Judgment:

Harnam Singh, J.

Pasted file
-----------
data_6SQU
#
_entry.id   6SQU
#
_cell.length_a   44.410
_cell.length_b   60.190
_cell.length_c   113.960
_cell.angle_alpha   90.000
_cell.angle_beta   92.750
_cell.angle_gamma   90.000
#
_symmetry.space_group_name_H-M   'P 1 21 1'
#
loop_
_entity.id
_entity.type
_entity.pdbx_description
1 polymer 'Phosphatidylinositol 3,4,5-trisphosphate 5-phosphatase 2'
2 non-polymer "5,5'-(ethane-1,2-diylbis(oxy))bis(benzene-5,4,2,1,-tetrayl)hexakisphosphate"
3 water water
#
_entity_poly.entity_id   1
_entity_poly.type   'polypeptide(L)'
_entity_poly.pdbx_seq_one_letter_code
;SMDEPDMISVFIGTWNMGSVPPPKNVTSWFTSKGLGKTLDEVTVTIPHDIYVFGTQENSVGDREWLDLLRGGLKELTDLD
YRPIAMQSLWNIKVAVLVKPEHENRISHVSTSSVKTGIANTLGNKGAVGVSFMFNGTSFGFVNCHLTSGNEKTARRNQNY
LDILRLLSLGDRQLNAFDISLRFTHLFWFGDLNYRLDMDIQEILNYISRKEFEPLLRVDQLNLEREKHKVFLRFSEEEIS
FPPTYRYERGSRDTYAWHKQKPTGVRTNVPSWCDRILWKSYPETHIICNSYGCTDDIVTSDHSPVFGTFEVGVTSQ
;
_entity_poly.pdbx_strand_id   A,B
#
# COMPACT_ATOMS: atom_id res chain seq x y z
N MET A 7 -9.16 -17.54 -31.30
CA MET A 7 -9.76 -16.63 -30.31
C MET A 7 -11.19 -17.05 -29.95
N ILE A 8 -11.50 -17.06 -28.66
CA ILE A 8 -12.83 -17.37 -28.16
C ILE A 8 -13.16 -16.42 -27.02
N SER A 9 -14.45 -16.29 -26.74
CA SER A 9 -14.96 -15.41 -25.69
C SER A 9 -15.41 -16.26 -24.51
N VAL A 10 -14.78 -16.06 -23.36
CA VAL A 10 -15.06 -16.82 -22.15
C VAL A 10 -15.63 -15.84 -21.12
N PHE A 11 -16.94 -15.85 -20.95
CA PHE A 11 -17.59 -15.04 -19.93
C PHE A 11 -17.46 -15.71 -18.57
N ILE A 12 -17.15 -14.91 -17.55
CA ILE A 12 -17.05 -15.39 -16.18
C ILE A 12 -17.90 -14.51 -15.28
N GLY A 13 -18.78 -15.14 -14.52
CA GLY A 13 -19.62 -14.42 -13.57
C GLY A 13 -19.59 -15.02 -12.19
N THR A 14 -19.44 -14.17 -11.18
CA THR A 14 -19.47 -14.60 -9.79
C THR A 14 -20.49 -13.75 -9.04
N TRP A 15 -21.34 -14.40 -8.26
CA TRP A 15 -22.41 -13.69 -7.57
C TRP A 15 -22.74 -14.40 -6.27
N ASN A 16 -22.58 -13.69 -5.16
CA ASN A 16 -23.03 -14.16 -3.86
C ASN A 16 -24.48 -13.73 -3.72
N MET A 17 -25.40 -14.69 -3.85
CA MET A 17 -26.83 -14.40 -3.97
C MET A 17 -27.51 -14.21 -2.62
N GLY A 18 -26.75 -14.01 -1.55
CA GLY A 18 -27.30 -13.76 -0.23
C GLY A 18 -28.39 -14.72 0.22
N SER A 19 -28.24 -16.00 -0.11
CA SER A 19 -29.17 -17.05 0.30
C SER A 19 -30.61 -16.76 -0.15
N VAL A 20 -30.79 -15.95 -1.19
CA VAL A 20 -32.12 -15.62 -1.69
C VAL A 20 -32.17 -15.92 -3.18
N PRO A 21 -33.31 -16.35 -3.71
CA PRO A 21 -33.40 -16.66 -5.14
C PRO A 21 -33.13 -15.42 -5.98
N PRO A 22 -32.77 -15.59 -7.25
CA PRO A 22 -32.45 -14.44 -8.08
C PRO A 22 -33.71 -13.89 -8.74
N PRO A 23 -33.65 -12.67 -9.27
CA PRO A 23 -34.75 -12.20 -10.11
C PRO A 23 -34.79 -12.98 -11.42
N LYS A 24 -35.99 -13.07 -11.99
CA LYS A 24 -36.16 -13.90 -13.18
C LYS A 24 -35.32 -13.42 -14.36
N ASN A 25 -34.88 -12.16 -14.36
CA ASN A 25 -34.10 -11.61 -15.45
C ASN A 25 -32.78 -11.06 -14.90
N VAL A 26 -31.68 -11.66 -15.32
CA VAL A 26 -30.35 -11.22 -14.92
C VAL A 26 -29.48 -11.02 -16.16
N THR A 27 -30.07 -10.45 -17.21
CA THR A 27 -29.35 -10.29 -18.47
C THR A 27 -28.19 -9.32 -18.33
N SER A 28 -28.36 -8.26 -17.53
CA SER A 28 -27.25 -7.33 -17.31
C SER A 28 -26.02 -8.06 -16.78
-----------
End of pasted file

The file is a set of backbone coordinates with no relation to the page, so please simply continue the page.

1. This order disposes of F. A.O. Nos. 89 and 90 of 1950. Briefly summarised, the facts giving rise to these appeals are these. On the 6th of February, 1950, 'Thakur' Dalip Singh instituted Civil Suit No. 39 of 1950 for the recovery of rupees 13,195/- from the Court of Wards, Dadasiba Estate, Kangra district. In the plaint it was said that in November, 1946, a notice was published on behalf of the defendant in the 'Tribune' of Lahore for the submission of tenders to the defendant by the 6th of December, 1946, with respect to the lease of five squares of land situate at Chak No. 2/1-AL, Tahsil Okara, district Montgomery, for the year 1947-48. In pursuance of that notice the plaintiff submitted tender offering rupees 11,125/-on account of the lease money of the land for the year 1947-48. That offer having been accepted the plaintiff paid to the defendant rupees 2,900/- on -the 6th of December, 1946, rupees 4,112/8/- on the 11th of December, 1946, and rupees 4,112/8/- in the month of February, 1947. In para. 4 of the plaint it is stated that on account of disturbances in the West Punjab, it became impossible for the Hindus and Sikhs to do their business in Pakistan and in the month of August 1947 the plaintiff migrated to India from Chak No. 2/1-AL, to save his life. In para. No. 5(a) it is pleaded that the plaintiff was not given possession of the land for 'Kharif 1947 and 'Rabi' 1948. On these facts, the plaintiff claims rupees 11,125/- together with interest at the rate of annas -/8/- per cent per mensem from the date of payment till the realization.